OpenWatcom for embedded prototyping? Yeeeaaaahhhhhh!

Do you:

Feel the occasional need to host development of a C, C++ or Fortran '77 project on any of:

  • DOS?
  • OS/2 Warp?
  • Windows 3.1?
  • Windows 95/98/Me?
  • Windows NT/2000/XP?

Want to execute the resulting targets on any of:

  • 16 and 32-bit DOS (w/several included royalty-free DOS extenders)?
  • 16 and 32-bit OS/2?
  • Windows 3.1?
  • Win32s?
  • Windows 95/98/Me?
  • Windows NT/2000/XP?
  • Novell NLM?

After you've built your targets, do you perhaps have a need to debug them natively or remotely, over one of several types of connections

  • Serial?
  • Parallel?
  • TCP/IP over Ethernet?
  • Virtual DOS machines?
  • Generally, any target from any host platform?

And what's that you say? You've spent all of your money on state of the art hardware and now you're broke? Or, you don't feel like ponying up thousands of $$$ for a copy of MS Visual Studio just to bang out some small Win32 hosted program to do a few things around the lab, or for your clients? Need to target (gasp) DOS?

Don't want to deal with Unix compatibility layers, or learn how to compile a compiler, but just need a quick way to use native tools to create native executables that run fast?

Fear not-the gracious people at OpenWatcom are offering a great product.

For software developers, engineers involved in the design and testing of embedded systems, or even just hobbyists, this is a great alternative to the Unix hosted open source compilers and the stunningly expensive proprietary offerings.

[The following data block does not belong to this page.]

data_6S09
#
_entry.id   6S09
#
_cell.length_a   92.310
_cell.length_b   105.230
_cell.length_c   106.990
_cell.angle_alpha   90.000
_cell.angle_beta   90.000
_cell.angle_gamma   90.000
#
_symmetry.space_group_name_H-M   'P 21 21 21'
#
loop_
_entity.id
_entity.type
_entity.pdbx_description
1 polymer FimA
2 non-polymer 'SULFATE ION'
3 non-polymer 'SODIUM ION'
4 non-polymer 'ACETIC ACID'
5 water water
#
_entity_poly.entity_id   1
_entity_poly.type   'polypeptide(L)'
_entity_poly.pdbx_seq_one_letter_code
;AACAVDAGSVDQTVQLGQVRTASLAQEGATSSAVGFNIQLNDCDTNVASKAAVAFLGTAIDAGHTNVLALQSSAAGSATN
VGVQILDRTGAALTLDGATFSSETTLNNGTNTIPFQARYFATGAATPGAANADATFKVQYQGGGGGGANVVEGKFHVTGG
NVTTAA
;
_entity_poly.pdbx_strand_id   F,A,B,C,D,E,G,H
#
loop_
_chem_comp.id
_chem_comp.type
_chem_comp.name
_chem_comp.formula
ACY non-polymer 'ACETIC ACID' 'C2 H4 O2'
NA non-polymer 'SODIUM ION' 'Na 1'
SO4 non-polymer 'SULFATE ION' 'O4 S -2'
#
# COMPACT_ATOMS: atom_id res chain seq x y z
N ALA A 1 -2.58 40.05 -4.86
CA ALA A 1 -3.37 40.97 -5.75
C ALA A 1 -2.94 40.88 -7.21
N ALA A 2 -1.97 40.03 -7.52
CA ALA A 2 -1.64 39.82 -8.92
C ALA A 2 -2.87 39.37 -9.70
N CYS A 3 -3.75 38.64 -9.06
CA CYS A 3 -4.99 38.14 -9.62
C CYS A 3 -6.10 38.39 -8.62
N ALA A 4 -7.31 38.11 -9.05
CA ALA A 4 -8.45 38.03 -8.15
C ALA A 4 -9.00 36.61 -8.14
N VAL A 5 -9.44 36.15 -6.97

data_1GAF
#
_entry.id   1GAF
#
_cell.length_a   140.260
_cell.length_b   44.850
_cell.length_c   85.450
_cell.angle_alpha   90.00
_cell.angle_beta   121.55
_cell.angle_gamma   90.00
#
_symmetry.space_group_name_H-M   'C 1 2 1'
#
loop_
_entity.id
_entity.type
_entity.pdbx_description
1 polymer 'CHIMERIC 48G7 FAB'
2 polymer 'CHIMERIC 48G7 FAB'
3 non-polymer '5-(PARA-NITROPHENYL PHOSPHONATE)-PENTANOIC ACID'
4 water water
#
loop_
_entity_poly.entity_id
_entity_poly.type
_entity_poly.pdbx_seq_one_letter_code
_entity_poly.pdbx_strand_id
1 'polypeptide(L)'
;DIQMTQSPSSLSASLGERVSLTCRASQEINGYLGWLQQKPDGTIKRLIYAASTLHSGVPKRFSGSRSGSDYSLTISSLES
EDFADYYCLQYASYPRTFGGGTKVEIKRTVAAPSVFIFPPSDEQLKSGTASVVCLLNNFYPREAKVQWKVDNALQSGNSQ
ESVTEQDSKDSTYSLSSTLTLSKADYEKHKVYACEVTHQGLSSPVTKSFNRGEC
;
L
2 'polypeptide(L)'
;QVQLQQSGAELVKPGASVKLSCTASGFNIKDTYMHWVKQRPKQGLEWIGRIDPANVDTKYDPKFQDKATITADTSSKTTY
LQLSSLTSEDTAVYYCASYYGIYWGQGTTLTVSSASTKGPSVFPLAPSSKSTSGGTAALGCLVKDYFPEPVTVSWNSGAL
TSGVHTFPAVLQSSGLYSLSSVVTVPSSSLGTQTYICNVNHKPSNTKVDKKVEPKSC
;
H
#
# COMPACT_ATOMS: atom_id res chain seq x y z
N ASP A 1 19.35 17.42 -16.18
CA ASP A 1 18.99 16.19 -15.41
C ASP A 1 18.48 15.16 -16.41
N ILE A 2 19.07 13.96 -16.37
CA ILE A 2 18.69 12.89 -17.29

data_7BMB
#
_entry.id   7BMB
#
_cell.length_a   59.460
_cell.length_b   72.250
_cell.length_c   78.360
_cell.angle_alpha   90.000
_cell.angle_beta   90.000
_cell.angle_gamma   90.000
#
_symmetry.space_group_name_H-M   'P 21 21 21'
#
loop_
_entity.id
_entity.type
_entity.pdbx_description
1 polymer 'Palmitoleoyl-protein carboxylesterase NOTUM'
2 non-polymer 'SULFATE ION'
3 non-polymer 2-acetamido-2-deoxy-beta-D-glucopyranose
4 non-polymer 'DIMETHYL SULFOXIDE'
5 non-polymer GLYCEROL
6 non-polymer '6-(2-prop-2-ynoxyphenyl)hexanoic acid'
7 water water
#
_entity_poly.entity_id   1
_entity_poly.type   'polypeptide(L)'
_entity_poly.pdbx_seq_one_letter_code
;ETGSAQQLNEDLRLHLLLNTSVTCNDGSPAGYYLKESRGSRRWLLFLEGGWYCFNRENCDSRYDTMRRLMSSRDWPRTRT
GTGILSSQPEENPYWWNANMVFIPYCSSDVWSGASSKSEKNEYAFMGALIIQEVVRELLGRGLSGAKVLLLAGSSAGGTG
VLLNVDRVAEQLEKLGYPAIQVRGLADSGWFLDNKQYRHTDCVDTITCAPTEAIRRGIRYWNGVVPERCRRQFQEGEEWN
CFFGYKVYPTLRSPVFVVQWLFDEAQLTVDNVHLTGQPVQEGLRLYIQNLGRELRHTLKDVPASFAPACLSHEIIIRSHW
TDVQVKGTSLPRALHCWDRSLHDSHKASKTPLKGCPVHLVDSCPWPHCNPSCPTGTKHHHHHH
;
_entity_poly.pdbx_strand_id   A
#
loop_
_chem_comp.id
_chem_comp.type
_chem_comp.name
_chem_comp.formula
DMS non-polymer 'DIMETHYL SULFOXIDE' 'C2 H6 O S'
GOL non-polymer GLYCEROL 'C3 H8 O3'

Having the need to compile yet another small prototype application to test an embedded concept on a PC, I found myself heading into the software closet once again to drag out my old "Top Speed C for DOS" disks from 1993. As I was doing this, I figured that maybe it was finally time to check for a 32 bit alternative that could also target DOS, first. OpenWatcom is what I found, and so far I'm impressed with it.

Remember to throw the project a few $$$ if you use it and you like it :)

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Yes, it was the great (and the only) compiler for QNX4. I used it since version 9.52, when it didn't have separate assembler -- but with rundos, the DOS emulator, I was able to run Turbo Assembler from QNX. Version

10.6 was better, it even "supported" identifiers in Russian (by an oversight, I'd guess :) Unfortunately, QNX6/Neutrino has been launched with gcc as a tool.

And yes, it is limited to DOS or windoze on x86. But they are promissing to support Linux and FreeBSD.


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Vadim Borshchev

... snip ...

Inclusion of a URL would be more generally helpful.

Some useful references about C:
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Jim Granville

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